vir heroicus sublimis
Count Basie (w/Wardell Gray), Little Pony.
Stan Getz, Mosquito Knees.
Sonny Rollins, Time on My Hands.
Three tenor saxophonists: one at his brief zenith, another coming into his power, the last taking his first steps.
By 1950, the tenor saxophone had become the lead instrument in jazz: The days when a clarinetist led a band, like Artie Shaw's orchestra, seemed antediluvial. Coleman Hawkins had led the way, Lester Young had shown there was a lighter alternative, Charlie Parker had used it to illustrate his genius.
Now there were a host of new masters, like Wardell Gray, who dominates Count Basie's "Little Pony". Gray, revered by Jack Kerouac and Dean Moriarty, is a lost legend who crops up repeatedly on essential sessions throughout the late '40s and early '50s until his bizarre 1955 death, in which his body, beaten and broken, was found in the desert outside Las Vegas.
"On "Little Pony", Gray comes in with a bold, confident solo, and gets goaded to new heights each time the full band bursts in--in particular, the wild exchanges around the 1:30-1:55 mark are amazing--and ends with a brief unaccompanied statement.
Stan Getz's musings are far from Gray's attack--his light, almost vibrato-less tone seems a slender cousin to Gray's full-bodied one, but in "Mosquito Knees" Getz demonstrates his agility and power, especially when he starts trading fours with drummer Tiny Kahn at the end.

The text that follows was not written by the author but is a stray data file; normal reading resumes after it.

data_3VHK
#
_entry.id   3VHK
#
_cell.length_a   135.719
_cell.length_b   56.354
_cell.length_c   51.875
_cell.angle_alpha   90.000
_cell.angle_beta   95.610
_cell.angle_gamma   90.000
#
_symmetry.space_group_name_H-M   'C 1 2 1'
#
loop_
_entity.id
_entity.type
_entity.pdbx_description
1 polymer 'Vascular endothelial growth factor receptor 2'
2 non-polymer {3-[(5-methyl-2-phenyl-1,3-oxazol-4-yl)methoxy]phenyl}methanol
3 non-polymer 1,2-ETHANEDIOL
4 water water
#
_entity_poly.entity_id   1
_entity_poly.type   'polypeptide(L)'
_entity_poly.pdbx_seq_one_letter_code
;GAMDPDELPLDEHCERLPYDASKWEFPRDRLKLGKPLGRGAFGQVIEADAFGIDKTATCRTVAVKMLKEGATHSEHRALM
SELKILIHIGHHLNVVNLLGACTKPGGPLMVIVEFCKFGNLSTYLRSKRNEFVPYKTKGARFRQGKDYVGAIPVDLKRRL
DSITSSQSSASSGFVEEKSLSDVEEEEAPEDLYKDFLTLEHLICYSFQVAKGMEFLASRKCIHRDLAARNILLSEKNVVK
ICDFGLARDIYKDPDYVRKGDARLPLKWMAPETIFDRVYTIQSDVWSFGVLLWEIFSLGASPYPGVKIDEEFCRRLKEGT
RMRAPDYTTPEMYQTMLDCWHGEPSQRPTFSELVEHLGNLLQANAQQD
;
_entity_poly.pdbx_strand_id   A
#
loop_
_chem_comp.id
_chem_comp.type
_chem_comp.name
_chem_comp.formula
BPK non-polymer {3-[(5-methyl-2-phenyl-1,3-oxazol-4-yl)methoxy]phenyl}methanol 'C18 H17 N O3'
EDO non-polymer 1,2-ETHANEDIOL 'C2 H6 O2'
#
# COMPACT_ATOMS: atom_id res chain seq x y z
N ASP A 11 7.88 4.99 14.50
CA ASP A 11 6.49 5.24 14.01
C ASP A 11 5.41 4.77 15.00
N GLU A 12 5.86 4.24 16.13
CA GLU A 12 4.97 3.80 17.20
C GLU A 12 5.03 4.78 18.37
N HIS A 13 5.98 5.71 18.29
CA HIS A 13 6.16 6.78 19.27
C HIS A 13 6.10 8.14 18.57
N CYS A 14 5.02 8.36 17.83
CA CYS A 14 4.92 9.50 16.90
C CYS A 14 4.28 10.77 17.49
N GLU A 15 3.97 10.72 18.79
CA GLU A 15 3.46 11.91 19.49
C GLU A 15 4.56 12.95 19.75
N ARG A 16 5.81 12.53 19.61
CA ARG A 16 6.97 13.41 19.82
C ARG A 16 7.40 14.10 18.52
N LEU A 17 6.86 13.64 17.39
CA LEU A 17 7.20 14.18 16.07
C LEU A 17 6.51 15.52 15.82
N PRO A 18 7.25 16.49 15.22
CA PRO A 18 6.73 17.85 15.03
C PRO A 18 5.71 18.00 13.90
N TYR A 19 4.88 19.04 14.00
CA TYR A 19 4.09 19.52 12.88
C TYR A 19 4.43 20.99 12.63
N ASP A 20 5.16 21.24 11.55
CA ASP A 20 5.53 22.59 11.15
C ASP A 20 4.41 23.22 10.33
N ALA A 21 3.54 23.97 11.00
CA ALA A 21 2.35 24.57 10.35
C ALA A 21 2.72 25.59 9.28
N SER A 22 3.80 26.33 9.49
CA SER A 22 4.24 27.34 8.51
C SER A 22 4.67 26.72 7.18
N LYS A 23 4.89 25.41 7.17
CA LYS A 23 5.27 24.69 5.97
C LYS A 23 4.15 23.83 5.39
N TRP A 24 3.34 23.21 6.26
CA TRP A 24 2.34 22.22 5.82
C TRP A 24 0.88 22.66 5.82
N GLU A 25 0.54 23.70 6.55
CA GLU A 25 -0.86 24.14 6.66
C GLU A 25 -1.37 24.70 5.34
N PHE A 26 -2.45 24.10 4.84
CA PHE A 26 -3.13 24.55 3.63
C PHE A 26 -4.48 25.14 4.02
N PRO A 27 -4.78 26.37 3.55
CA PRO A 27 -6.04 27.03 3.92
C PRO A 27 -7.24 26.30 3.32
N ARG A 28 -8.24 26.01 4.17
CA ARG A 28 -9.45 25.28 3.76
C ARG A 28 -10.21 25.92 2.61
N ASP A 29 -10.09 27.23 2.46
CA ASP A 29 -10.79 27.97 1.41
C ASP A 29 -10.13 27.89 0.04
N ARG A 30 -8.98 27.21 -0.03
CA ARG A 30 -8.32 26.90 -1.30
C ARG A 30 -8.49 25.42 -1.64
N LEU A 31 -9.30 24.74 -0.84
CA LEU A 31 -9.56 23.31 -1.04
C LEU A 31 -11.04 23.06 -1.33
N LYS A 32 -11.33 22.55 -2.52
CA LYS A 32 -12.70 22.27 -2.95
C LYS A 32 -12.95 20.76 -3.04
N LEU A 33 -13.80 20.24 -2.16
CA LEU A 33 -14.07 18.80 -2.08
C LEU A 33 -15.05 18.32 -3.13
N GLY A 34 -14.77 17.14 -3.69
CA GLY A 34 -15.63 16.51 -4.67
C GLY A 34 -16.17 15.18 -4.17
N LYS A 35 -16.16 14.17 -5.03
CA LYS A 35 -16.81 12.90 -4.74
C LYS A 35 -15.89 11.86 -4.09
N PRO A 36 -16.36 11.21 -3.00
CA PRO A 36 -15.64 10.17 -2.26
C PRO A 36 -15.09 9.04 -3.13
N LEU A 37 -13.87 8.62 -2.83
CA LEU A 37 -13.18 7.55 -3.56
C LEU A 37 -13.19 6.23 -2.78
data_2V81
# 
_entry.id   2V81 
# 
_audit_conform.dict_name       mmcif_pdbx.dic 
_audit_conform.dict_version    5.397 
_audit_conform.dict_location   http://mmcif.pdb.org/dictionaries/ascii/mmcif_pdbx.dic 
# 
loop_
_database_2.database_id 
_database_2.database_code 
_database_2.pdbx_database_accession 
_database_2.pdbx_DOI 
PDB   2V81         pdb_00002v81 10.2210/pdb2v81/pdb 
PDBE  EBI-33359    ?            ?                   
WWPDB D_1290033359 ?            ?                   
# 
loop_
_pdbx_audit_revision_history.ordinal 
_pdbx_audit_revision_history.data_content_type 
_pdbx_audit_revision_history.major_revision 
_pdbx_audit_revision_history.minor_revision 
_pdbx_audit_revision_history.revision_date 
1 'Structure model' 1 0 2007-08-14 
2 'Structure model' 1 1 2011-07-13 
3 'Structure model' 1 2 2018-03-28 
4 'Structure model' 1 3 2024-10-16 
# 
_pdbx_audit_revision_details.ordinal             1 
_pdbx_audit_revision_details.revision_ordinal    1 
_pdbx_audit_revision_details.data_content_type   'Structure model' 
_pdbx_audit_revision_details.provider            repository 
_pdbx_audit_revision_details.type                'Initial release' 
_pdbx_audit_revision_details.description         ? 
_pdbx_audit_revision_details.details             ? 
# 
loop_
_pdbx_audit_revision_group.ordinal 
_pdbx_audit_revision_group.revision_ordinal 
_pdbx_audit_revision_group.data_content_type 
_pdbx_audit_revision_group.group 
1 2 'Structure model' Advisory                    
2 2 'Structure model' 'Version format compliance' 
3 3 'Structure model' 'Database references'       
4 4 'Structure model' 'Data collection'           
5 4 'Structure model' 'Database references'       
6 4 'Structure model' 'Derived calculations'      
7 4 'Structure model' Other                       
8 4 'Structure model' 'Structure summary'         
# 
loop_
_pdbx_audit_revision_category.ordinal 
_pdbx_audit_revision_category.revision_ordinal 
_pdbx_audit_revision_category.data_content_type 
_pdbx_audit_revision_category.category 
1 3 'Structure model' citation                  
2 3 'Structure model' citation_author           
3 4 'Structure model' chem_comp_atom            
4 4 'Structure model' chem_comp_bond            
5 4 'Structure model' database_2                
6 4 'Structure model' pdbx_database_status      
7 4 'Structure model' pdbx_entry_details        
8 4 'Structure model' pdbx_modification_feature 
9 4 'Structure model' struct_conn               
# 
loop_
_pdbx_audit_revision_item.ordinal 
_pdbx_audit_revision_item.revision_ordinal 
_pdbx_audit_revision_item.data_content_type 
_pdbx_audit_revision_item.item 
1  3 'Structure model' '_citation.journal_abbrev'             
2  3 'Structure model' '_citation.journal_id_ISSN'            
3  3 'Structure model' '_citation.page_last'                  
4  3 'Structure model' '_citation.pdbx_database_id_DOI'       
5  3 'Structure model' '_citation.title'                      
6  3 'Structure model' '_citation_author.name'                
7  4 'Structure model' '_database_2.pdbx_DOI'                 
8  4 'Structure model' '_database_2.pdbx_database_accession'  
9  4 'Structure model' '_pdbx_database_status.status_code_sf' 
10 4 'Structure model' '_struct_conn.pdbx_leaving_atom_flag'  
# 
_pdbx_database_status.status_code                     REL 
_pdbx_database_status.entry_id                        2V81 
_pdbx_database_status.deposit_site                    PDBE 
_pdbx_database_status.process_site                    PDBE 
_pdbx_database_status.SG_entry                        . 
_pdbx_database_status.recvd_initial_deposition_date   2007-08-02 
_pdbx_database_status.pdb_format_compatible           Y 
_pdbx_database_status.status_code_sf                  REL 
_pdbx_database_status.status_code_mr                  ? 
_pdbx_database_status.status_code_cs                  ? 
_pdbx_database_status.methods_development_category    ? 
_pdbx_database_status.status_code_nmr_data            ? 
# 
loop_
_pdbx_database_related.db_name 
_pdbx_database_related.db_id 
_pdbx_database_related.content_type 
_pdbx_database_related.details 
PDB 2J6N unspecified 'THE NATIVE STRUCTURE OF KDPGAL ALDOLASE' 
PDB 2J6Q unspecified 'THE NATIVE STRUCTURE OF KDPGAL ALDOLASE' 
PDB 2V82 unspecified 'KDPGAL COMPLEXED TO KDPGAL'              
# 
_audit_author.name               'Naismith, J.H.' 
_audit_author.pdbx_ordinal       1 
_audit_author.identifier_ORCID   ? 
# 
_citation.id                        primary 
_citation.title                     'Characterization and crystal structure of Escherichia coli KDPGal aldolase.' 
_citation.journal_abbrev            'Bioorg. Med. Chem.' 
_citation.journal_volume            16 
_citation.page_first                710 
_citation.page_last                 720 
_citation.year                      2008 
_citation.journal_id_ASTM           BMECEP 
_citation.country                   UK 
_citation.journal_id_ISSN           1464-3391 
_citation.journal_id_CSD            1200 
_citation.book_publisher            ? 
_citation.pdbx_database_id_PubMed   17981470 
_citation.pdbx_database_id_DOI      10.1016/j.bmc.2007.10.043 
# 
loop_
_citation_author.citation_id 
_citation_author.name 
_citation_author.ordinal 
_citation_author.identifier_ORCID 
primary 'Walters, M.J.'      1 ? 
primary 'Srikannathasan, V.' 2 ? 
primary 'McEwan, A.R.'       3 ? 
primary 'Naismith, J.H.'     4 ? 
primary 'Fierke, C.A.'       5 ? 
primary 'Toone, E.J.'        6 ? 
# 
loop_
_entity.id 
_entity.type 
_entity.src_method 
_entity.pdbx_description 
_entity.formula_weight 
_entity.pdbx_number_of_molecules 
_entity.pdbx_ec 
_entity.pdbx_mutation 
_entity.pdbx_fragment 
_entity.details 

And then there was the newcomer. "Time on My Hands" is considered by some to be Sonny Rollins' first masterpiece, the first time he managed to craft his mature sound. "Time" comes from a chaotic recording session, Rollins' first as a leader--it was a night session in Englewood, NJ, and the sleet was so horrific that conga drummer Sabu Martinez, who was supposed to be a key player in the session, couldn't get out of the Bronx. Worse, Rollins had forgotten a neckstrap, and so had to hang his sax around his neck using a wire hanger and a piece of rope. Somehow, however, Rollins managed to put in a flawless interpretation of Vincent Youmans' tune.
"Little Pony", written and arranged by Neal Hefti, was recorded for Columbia on April 10, 1951. Basie's band is Bobby Mitchell, Al Porcino, Clark Terry, Lamar Wright, Jr. (t), Leon Comegys, Matthew Gee, Booty Wood (tb), Reuben Phillips, Marshal Royal (as), Gray, Lucky Thompson (ts), Charles Fowlkes (bar sax), Freddie Green (g), Jimmy Lewis (b), Gus Johnson (d). On the 4-CD America's #1 Band.
"Mosquito Knees", recorded at Storyville in Boston on October 28, 1951, features Getz, Jimmy Raney (g), Al Haig (p), Teddy Kotick (b) and Tiny Kahn. Complete Roost recordings here.
"Time On My Hands" was recorded on December 17, 1951, with Rollins, Kenny Drew (p), Percy Heath (b) and Art Blakey (d). On the inaccurately titled Sonny Rollins with the Modern Jazz Quartet (the latter only appear on four tracks out of 13).